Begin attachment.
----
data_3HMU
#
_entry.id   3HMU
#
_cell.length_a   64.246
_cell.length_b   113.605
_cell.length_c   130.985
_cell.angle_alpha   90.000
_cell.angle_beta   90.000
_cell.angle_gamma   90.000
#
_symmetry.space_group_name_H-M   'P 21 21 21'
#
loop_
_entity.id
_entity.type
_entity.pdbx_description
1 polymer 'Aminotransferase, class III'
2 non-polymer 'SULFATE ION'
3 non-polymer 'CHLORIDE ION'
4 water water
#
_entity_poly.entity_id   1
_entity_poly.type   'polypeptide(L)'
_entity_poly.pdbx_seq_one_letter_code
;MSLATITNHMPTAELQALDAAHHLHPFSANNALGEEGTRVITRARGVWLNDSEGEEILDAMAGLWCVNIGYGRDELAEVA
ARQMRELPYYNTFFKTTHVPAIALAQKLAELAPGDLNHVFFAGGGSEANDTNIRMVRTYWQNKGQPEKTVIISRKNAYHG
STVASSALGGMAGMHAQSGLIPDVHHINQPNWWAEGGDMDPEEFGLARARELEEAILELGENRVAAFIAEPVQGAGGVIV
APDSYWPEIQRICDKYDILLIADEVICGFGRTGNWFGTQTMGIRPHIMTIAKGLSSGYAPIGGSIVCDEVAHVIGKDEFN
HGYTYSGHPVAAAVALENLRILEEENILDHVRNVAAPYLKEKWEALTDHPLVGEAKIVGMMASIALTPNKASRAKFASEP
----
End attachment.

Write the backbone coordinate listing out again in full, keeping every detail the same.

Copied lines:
data_3HMU
#
_entry.id   3HMU
#
_cell.length_a   64.246
_cell.length_b   113.605
_cell.length_c   130.985
_cell.angle_alpha   90.000
_cell.angle_beta   90.000
_cell.angle_gamma   90.000
#
_symmetry.space_group_name_H-M   'P 21 21 21'
#
loop_
_entity.id
_entity.type
_entity.pdbx_description
1 polymer 'Aminotransferase, class III'
2 non-polymer 'SULFATE ION'
3 non-polymer 'CHLORIDE ION'
4 water water
#
_entity_poly.entity_id   1
_entity_poly.type   'polypeptide(L)'
_entity_poly.pdbx_seq_one_letter_code
;MSLATITNHMPTAELQALDAAHHLHPFSANNALGEEGTRVITRARGVWLNDSEGEEILDAMAGLWCVNIGYGRDELAEVA
ARQMRELPYYNTFFKTTHVPAIALAQKLAELAPGDLNHVFFAGGGSEANDTNIRMVRTYWQNKGQPEKTVIISRKNAYHG
STVASSALGGMAGMHAQSGLIPDVHHINQPNWWAEGGDMDPEEFGLARARELEEAILELGENRVAAFIAEPVQGAGGVIV
APDSYWPEIQRICDKYDILLIADEVICGFGRTGNWFGTQTMGIRPHIMTIAKGLSSGYAPIGGSIVCDEVAHVIGKDEFN
HGYTYSGHPVAAAVALENLRILEEENILDHVRNVAAPYLKEKWEALTDHPLVGEAKIVGMMASIALTPNKASRAKFASEP